Co-operative Legal Services, which last week reported a loss for the first half of this year, has dismissed speculation that it is being groomed for divestment by its embattled parent.

The speculation arose after Niall Booker, deputy group chief executive, revealed that the legal services arm would be run as a standalone business from the second half of this year.

A spokesman for the Co-operative Group said that ‘we will continue with our plans to develop this growing business’. This will include setting up a ‘learning academy’ later this year to give legal training to individuals who cannot afford to go to university.

Co-operative Legal Services’ results for the 26 weeks to 6 July showed a loss of £3.4m, compared with a profit of £700,000 for the same period last year. Turnover grew 5.8% to £18.1m.

The firm said the losses ‘reflect the start-up nature of the [legal] business’. Co-op Legal Services, formed in 2006, was one of the first firms to be awarded an alternative business structure licence by the Solicitors Regulation Authority, in March 2012.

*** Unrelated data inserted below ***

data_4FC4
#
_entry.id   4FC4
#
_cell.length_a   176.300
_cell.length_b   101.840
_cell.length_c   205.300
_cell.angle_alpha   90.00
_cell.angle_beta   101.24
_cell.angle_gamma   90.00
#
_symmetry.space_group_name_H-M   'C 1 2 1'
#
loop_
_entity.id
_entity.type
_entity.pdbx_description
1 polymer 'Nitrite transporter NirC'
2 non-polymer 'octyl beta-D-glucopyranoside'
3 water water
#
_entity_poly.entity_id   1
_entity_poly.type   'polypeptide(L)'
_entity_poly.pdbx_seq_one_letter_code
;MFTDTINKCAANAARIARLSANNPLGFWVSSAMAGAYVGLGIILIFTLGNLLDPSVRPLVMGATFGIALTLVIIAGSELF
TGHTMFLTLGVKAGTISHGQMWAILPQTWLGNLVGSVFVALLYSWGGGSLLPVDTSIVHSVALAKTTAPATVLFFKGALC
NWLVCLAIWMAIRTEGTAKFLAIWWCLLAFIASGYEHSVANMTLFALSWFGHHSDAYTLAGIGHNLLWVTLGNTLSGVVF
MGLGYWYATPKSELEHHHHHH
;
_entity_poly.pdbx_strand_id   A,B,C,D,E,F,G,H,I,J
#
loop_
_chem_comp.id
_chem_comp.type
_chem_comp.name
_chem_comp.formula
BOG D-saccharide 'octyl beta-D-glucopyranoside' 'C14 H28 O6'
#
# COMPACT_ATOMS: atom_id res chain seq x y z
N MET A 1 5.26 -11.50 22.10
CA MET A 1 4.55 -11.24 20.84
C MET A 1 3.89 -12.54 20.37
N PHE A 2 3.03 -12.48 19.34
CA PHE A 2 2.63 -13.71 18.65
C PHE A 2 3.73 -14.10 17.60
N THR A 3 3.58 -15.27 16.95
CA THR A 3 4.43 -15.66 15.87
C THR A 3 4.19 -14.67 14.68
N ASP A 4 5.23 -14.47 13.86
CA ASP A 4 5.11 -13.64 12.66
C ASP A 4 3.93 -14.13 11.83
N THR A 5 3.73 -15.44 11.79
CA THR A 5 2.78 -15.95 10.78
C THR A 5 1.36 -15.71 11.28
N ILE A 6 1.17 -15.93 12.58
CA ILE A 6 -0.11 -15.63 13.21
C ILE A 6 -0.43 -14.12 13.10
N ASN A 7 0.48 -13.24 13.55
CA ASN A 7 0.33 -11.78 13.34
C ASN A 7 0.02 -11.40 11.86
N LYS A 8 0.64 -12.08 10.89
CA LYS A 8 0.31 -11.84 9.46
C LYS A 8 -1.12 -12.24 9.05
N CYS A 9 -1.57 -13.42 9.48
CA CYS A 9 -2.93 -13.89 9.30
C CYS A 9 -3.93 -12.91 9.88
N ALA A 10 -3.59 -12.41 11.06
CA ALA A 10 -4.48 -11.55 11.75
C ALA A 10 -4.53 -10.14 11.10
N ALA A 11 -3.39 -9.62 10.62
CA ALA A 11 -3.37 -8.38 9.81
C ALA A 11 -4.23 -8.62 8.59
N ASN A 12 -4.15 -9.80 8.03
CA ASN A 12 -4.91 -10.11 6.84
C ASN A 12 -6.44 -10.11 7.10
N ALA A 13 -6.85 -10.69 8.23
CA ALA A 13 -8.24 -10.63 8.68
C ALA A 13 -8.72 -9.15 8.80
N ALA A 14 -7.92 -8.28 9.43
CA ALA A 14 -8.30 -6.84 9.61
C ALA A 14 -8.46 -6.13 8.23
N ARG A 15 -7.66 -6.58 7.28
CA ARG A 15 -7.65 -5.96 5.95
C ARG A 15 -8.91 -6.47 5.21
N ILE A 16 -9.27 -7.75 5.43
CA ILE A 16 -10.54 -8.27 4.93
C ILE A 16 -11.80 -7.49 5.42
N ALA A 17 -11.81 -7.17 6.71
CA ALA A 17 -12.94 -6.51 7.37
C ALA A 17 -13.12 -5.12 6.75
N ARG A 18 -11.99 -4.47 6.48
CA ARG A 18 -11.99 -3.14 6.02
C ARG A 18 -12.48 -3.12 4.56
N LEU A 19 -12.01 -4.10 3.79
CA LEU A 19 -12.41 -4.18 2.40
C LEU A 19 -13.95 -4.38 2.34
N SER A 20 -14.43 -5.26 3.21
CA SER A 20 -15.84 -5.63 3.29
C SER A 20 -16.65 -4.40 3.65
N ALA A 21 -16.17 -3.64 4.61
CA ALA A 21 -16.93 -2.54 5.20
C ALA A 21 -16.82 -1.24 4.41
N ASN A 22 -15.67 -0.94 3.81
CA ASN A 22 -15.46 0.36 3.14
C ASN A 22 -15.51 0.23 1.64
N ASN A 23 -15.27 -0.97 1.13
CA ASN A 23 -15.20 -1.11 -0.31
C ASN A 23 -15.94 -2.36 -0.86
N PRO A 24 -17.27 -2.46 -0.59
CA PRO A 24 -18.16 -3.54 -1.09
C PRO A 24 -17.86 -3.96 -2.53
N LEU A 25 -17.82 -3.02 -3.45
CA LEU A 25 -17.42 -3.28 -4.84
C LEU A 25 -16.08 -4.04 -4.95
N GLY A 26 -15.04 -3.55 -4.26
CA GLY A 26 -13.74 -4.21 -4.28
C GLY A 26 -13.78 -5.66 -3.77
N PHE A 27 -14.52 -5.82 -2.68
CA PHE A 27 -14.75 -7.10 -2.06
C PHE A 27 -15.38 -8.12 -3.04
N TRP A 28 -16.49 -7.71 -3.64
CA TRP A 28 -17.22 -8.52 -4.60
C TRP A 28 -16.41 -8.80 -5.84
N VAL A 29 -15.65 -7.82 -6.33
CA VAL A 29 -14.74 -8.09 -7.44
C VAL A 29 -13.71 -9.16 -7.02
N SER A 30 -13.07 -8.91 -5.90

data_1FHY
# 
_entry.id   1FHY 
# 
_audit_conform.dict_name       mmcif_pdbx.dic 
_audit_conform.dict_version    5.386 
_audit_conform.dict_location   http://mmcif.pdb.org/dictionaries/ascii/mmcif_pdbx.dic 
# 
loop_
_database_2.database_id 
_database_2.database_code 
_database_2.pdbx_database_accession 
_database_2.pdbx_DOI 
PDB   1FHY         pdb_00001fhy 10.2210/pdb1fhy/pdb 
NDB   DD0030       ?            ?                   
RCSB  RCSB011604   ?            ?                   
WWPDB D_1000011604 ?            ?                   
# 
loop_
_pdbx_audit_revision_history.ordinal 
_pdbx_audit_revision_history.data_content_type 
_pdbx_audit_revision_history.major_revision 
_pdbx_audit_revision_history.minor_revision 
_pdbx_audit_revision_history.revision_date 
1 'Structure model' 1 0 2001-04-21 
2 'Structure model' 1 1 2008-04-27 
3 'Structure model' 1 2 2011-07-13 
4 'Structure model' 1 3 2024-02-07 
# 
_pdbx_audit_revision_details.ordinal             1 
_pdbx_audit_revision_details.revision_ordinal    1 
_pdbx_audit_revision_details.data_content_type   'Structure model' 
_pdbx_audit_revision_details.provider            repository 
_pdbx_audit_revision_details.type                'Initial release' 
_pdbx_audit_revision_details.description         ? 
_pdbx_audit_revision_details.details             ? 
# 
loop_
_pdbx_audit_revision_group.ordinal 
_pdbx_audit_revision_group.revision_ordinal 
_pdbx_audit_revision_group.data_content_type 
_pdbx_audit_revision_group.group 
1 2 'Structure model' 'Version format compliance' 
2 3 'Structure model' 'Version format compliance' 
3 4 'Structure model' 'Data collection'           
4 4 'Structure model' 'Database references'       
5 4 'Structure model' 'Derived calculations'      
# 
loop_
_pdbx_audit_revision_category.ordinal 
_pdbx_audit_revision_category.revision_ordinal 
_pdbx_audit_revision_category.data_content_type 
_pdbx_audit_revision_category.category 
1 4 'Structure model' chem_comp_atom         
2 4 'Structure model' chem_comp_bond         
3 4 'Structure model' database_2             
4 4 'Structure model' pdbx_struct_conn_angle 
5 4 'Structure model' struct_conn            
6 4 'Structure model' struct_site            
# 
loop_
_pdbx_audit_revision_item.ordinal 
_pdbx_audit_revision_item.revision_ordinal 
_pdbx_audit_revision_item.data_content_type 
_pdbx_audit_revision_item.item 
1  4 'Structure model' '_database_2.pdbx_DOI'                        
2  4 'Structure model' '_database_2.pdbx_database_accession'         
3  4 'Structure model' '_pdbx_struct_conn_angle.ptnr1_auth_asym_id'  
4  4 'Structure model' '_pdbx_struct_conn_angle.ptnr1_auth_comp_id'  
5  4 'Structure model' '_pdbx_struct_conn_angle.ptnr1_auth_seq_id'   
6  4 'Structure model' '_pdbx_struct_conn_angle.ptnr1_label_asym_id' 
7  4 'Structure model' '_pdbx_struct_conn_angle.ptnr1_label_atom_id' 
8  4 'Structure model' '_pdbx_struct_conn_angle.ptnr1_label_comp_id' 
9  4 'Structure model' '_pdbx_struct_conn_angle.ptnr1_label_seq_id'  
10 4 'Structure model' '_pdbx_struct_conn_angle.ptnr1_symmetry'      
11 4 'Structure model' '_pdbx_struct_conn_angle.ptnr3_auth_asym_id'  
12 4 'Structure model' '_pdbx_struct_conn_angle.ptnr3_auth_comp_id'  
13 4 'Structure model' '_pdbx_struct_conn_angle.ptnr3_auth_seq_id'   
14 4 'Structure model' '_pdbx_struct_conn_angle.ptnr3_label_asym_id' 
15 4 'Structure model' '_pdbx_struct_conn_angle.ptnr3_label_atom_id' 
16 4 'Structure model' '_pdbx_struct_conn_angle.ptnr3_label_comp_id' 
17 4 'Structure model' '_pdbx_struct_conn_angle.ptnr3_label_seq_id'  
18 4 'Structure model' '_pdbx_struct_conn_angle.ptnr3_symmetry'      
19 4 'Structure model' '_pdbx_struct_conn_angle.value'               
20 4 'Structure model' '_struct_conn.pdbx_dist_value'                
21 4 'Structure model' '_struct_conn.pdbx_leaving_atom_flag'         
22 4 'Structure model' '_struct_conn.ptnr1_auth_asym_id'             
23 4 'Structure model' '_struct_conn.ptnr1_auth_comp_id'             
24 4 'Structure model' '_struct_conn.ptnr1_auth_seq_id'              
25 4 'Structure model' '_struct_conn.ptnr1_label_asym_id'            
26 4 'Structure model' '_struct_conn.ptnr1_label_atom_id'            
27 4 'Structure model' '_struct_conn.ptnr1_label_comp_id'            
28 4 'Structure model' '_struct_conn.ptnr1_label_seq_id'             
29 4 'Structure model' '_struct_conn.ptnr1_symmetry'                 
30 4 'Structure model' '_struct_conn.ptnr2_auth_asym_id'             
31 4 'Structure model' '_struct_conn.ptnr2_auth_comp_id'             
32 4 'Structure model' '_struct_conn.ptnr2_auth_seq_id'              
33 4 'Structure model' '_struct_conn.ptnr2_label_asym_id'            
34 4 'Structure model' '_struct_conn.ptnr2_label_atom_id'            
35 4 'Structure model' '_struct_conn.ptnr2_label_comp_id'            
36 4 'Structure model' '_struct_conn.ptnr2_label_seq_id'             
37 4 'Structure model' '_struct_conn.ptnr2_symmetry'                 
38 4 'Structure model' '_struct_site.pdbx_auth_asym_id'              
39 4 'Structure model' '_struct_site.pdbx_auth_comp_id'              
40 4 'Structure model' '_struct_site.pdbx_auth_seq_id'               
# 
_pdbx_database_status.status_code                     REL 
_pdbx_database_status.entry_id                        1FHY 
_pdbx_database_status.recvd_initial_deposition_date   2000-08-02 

According to the results statement, the award of legal aid contracts in family law has provided the business with more than 1,500 legal aid clients since April. Probate revenue has ‘outperformed expectations’, it said.

In June, Co-op Legal invested in a multi-million-pound TV and radio advertising campaign.

Losses in the legal arm were dwarfed by the group’s overall pre-tax deficit of £559m, incurred mainly by the banking arm writing down £496m in bad debt arising from its takeover of Britannia Building Society. City regulator the Prudential Regulation Authority has demanded that the Co-op Bank make good a capital shortfall of £1.5bn.

  • Christina Blacklaws, director of family law and policy at Co-operative Legal Services, is one of four new appointments to the Family Justice Council, established in 2004 to promote an interdisciplinary approach to family justice.